The production of bottles has been a traditional glass blown craft born out of necessity, often with an emphasis on the speed of production while providing functional transportation of liquids. The forms have changed a bit with needs of the liquids contained but also with the makers skills and tools. Molds were created to homogenize the form and speed up production for mass consumption. Glass formulas were made to work best in this mold blown process, the molten glass freezing upon hitting the steel interior of the mold and not moving much after. Reheating and reworking the lip after releasing from the mold was common at first but that fell away with the industrialization of glass making. Much soul for the craft may have been lost when the first bottle top crimping tool was made. Machines took over as the only needed skills for the worker became the ability to use an oil can, even that had became self lubricating.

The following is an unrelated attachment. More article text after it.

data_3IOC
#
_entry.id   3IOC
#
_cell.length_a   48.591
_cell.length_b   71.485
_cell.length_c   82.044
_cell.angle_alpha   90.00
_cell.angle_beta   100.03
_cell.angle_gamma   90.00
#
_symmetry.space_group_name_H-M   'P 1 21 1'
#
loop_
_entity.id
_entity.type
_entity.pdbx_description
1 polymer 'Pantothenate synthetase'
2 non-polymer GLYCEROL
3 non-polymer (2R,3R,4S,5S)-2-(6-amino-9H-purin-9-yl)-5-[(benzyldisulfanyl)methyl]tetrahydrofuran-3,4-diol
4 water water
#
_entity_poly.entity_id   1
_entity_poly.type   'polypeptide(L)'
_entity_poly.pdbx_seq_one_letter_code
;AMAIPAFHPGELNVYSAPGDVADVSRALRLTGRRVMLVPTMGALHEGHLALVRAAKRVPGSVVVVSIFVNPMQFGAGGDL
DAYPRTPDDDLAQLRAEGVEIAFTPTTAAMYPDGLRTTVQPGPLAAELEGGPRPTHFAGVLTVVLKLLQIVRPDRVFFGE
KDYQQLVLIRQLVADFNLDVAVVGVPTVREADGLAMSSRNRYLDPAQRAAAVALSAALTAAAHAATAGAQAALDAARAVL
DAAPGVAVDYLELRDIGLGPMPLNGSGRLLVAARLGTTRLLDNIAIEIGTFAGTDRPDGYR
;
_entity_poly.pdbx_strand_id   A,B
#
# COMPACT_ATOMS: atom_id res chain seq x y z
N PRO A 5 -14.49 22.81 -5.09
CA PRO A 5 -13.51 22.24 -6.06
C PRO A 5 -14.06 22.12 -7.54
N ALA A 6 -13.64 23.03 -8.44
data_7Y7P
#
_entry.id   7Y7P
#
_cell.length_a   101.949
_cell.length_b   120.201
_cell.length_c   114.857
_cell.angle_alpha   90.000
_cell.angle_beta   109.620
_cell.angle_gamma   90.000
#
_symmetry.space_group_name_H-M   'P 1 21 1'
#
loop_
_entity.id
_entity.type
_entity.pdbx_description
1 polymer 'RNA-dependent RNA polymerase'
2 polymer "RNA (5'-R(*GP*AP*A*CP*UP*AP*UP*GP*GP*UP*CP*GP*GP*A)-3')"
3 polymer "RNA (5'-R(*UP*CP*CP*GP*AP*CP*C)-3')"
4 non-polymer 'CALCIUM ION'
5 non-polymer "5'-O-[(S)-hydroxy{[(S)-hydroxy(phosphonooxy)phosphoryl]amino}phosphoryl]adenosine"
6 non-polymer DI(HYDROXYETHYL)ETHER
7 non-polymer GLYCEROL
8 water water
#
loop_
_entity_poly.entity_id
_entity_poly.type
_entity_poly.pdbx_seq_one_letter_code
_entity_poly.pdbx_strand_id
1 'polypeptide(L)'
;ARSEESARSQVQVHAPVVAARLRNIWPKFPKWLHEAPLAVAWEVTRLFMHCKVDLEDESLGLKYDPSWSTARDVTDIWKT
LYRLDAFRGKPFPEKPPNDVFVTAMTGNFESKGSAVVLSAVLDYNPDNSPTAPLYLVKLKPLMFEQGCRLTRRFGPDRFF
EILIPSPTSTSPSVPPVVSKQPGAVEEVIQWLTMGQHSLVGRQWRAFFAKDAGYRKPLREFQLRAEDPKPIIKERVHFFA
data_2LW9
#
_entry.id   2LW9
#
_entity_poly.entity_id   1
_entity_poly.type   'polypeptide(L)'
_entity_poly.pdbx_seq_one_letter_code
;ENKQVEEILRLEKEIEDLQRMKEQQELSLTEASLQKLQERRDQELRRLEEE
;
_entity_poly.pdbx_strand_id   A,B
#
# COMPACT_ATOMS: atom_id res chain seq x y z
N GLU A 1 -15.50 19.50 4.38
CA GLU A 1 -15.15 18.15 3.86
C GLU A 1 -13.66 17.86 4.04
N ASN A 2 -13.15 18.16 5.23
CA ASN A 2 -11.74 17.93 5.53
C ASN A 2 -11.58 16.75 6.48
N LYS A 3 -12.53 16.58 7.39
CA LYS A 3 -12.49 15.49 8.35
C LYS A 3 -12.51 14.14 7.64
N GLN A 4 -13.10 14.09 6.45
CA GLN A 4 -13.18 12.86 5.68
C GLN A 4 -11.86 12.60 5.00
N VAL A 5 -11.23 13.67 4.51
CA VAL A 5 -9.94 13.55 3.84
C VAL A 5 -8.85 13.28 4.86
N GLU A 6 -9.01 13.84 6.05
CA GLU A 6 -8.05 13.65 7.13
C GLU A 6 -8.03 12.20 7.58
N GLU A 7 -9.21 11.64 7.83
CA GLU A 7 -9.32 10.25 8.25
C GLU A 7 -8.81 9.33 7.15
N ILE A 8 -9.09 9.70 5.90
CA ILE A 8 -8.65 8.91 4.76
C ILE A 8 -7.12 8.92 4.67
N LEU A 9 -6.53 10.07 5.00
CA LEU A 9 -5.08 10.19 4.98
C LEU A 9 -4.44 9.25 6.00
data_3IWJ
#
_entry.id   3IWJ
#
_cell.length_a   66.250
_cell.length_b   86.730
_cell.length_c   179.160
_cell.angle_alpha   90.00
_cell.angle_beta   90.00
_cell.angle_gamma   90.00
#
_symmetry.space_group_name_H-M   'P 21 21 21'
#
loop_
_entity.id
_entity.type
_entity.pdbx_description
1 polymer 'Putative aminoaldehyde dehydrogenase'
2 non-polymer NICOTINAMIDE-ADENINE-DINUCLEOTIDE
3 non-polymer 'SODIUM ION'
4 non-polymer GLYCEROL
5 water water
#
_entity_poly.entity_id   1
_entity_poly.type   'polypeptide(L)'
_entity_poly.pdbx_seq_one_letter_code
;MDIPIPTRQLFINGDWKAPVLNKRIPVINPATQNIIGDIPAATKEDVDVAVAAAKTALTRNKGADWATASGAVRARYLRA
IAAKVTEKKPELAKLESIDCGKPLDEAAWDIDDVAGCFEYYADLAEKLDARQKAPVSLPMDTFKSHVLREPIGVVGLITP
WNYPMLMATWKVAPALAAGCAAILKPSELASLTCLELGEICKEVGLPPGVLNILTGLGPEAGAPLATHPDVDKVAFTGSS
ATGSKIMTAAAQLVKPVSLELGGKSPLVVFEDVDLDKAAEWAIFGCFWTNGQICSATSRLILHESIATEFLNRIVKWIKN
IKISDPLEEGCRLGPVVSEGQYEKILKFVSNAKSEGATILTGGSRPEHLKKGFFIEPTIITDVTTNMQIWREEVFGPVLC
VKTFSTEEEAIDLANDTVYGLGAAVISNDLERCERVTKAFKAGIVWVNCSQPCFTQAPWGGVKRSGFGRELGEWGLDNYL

(The boy who dipped the molds in water during the blowing process was replaced with a mechanical device called an auto boy)
Industry gives way now to what has been called the studio glass movement, where the medium of glass isn't pushed solely by its ability to be produced but rather it’s ability to be a medium of artistic expression while still filling a functional purpose
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